In the world of
-by Brian McCurdy
anybody listening to me?
DON’T KNOW WHAT LIFE IS. I DON’T CARE EITHER.
great attitude, techy
What’s everyone talking about?
Techy…How can U live your life if you don’t understand it?
G? You still their?
anybody get that new DEATHMASTER game?
It’s soooo cool!!!
I’m right here baby
by I want it—BAD!
I haven’t heard from you in forever. I was starting to get worried.
Just been busy with work. I’m still here.
DEATHMASTER, BIG DEAL!
In fact, I’ve got something to ask you.
haven’t been here for awhile, have you?
Whatever, Techy. Your just jealus cause you don’t have a life.
is it, hon. Sounds important.
Your all stupid!
You know how much I care about you MNS. So I just want to ask you…will U marry
and all the lights around him went dark. Greg stared at it for a moment and
seemed not to be thinking. His eyes moved from the dormant computer screen and
he saw nothing but darkness around him. All the power in his room seem to have
shouted Greg. He was just about to propose to MNS after weeks of debate.
Everything was almost perfect, and a power failure had to ruin it all. He has no
way of knowing her answer now.
out his window at the twilight. The houses lining the city street seemed dead.
They’re usually alive with the flickering of computer screens and the chatter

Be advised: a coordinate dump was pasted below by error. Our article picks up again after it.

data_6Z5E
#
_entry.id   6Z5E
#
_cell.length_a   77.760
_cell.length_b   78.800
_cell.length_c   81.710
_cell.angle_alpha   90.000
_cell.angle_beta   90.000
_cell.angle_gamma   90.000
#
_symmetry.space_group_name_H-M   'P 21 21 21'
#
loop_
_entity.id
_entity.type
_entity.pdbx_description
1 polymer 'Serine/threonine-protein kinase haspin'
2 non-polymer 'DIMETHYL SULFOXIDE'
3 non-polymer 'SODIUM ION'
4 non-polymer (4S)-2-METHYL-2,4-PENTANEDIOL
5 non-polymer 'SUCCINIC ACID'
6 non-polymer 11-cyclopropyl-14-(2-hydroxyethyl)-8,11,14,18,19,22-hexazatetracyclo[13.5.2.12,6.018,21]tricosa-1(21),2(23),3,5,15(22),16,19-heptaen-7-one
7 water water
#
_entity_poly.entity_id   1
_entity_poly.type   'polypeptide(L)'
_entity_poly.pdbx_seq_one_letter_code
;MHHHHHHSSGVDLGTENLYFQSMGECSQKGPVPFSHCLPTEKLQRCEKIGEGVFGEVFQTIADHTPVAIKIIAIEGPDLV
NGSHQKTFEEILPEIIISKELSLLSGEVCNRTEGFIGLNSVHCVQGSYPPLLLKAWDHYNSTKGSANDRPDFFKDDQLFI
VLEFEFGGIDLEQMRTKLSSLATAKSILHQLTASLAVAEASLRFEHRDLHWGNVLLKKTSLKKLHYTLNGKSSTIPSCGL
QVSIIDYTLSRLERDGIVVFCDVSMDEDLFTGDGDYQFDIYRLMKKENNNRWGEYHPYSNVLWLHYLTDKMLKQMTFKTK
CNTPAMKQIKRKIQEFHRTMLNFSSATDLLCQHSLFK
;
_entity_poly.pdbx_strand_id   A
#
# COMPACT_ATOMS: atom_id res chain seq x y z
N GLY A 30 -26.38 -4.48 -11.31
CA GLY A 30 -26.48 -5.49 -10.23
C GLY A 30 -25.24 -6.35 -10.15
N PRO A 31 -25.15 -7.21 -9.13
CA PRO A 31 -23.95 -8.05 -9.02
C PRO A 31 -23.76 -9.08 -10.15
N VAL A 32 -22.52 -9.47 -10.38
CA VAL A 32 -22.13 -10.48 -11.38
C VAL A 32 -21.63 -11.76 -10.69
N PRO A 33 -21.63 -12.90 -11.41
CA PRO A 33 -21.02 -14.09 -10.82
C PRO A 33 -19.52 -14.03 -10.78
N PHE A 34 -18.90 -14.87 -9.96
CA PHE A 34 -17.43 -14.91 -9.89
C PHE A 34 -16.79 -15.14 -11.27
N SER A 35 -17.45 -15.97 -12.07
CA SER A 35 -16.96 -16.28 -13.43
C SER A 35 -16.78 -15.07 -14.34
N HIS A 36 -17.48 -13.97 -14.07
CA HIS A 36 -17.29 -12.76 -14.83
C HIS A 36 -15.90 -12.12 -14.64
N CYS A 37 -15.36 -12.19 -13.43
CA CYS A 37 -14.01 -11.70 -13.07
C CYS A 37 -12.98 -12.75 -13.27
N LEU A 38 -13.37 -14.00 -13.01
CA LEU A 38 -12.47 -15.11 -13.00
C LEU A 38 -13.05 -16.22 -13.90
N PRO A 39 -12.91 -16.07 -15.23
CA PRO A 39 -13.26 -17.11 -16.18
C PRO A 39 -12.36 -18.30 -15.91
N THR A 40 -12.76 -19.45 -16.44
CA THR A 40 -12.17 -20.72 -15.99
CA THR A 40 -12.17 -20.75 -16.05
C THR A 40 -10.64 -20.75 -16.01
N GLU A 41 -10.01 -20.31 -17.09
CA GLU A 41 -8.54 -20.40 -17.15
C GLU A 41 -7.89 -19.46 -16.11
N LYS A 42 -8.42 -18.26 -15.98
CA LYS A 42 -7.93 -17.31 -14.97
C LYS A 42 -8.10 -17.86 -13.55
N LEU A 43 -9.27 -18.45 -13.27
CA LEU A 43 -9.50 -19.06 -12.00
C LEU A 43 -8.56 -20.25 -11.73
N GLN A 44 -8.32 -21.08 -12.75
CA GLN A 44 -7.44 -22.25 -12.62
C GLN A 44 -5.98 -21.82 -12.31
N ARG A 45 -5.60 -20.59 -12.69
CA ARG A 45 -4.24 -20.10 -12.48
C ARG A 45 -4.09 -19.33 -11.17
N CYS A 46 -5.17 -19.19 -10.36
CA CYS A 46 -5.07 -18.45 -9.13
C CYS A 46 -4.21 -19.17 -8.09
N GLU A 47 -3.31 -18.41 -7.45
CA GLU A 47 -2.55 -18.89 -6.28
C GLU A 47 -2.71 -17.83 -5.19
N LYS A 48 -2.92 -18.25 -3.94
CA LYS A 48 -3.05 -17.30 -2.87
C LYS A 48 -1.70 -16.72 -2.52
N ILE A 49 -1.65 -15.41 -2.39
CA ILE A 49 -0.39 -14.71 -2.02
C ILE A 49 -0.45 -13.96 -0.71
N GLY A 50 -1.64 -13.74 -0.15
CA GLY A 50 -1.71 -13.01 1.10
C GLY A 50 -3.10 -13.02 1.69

of televisions, he thought. It must just be a local power failure.
Greg.” His roommate said, entering the darkness of the apartment. “Guess you
know by now. The power’s out all over Philly. Guess I’d better find a
that’s just fabulous. I was just about to do it, Mark.”
to MNS,” Greg whined. “ I finally found her on the Internet, and the power
went out just after I asked her. Now I won’t know her answer. Damn!”
sucks,” Mark said. “Well, you
could just call her.”
if I had her phone number. I only have her E-mail number and that isn’t
working. I can’t fax her or voice mail her either, “ Greg said.
didn’t you ever get her phone number?”
needed it. The Internet was always just easier,” said Greg.
what you mean,” Mark said.
“Well, where does she live? You could go see her.”
in the Northeast. But I have her address on disk. That’s where they all are. I
think I remember the street, but there’s no way to check.”
her real name, anyway?” Mark asked.
don’t know. I never needed to know. But now I need to find her.”
do,” Mark said. “Tell you what: we’ll go up to her neighborhood and look